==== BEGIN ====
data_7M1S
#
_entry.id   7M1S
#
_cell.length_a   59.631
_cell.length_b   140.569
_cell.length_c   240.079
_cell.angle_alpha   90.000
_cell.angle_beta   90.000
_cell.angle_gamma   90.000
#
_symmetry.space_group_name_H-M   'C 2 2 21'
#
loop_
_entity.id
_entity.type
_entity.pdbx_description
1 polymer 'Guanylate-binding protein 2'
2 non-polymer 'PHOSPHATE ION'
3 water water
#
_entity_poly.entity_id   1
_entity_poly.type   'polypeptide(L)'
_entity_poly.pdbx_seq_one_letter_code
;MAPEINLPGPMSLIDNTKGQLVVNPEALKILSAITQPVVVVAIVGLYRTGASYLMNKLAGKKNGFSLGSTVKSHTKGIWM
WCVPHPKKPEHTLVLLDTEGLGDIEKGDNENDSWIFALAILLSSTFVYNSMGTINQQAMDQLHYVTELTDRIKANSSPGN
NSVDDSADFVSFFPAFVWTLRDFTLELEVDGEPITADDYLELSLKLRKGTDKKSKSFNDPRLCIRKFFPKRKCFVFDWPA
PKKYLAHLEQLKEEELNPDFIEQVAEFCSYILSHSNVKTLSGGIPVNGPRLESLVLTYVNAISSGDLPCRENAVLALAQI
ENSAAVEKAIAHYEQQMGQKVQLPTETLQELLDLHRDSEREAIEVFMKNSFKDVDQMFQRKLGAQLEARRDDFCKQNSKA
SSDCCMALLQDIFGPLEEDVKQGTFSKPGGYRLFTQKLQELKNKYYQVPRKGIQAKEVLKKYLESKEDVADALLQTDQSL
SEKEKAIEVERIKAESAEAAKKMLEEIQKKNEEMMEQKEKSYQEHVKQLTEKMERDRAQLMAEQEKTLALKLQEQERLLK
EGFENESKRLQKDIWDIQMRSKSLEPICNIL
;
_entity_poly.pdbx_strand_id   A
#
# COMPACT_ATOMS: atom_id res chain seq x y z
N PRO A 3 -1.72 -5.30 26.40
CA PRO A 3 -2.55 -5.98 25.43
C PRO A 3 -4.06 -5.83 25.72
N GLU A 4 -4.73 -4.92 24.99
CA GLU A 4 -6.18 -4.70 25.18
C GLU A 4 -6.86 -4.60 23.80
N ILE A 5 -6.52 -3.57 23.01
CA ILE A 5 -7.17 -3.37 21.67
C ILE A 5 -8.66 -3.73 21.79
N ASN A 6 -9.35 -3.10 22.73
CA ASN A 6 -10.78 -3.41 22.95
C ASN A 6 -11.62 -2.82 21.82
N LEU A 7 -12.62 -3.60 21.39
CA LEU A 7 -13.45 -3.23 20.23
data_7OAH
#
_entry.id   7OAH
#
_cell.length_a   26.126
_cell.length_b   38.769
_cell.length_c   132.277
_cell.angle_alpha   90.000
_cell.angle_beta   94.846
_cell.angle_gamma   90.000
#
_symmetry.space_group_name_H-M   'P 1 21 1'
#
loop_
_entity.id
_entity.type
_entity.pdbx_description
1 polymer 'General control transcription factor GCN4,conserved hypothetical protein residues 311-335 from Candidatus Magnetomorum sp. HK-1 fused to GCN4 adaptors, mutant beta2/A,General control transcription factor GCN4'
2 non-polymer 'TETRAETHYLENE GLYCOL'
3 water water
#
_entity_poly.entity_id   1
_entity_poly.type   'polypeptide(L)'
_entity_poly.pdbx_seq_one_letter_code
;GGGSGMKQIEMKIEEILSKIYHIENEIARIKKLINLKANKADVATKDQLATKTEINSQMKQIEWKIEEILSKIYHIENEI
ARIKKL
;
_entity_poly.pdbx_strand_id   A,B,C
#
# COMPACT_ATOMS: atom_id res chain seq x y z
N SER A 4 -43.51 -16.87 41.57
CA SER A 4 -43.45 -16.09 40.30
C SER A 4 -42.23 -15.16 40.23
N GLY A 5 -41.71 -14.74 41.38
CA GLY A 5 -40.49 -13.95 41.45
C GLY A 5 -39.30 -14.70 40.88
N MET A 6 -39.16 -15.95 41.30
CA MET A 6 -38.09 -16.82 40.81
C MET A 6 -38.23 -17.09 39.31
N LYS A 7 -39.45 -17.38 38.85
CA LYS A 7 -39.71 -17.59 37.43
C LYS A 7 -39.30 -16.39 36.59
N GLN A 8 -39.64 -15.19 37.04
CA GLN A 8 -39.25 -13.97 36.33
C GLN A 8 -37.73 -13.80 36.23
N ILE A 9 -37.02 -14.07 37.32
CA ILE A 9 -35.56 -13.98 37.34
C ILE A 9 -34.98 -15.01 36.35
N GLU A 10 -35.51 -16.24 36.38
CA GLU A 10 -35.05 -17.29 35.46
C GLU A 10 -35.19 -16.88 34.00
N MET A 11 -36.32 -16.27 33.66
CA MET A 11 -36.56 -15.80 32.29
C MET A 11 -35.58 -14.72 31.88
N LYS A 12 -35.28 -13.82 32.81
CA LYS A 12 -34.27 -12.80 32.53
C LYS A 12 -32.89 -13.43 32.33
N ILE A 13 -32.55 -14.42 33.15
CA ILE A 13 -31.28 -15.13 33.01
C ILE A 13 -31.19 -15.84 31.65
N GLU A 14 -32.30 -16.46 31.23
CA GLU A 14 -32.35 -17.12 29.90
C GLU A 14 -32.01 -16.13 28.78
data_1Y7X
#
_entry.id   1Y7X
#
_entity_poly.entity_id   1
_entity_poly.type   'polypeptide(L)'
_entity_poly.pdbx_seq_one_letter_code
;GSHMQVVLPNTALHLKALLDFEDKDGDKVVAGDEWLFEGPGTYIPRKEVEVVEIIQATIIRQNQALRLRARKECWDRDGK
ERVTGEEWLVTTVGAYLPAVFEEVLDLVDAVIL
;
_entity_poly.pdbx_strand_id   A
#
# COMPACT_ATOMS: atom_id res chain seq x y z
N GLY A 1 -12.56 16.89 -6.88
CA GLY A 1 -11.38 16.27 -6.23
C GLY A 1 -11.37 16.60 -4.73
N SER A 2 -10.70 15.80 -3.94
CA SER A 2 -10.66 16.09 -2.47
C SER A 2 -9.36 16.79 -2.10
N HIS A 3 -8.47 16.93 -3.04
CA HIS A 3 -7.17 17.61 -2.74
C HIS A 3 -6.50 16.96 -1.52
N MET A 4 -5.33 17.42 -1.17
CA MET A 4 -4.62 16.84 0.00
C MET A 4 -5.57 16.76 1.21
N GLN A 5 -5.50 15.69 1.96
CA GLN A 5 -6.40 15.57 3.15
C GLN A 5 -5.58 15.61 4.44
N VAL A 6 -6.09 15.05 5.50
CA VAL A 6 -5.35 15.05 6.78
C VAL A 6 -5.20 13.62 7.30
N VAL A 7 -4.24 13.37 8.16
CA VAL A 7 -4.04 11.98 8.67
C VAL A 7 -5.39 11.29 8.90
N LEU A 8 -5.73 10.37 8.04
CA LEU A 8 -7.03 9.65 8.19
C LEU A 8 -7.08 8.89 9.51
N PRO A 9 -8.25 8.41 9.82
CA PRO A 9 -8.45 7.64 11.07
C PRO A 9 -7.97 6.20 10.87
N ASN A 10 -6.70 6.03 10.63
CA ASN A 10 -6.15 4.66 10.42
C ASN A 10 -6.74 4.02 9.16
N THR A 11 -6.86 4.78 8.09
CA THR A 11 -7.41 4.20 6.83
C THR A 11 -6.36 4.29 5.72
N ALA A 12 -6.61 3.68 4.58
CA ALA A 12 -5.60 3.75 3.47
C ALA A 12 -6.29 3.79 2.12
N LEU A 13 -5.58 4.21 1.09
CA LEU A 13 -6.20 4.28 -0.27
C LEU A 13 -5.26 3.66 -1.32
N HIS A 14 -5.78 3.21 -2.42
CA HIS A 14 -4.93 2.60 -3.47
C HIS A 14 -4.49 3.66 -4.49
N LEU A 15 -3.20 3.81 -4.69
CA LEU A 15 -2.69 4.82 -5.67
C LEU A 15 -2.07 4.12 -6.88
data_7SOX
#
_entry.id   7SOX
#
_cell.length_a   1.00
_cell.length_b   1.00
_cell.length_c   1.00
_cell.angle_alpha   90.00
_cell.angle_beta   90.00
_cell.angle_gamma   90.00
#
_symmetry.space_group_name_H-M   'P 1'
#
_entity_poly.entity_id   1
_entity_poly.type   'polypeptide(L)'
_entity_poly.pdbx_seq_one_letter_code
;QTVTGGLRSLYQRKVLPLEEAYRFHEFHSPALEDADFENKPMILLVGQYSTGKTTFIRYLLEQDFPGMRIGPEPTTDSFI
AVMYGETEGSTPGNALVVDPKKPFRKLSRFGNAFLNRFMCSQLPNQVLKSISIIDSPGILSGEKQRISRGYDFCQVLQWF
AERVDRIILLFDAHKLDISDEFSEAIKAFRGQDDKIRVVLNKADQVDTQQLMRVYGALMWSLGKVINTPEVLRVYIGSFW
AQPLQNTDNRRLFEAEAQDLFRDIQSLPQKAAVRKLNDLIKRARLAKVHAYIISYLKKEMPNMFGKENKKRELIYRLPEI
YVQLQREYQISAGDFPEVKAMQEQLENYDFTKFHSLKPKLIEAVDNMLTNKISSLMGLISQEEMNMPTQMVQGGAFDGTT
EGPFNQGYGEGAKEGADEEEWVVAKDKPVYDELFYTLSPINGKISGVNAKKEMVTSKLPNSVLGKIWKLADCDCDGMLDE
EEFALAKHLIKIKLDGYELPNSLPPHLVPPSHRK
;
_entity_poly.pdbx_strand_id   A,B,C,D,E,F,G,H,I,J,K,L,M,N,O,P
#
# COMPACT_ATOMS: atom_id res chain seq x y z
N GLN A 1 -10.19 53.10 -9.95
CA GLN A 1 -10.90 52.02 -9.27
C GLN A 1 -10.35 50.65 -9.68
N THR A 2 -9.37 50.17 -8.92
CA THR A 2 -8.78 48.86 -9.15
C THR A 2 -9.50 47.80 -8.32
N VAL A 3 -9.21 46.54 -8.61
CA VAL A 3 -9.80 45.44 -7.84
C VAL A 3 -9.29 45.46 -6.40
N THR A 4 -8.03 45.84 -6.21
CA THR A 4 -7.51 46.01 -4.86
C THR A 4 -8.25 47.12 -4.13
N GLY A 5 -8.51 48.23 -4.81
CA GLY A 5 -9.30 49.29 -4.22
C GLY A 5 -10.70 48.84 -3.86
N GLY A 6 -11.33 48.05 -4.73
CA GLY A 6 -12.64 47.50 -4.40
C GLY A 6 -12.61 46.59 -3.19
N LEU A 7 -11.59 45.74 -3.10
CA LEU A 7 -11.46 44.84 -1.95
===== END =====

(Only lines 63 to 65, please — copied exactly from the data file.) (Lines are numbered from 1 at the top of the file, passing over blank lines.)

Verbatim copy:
#
loop_
_entity.id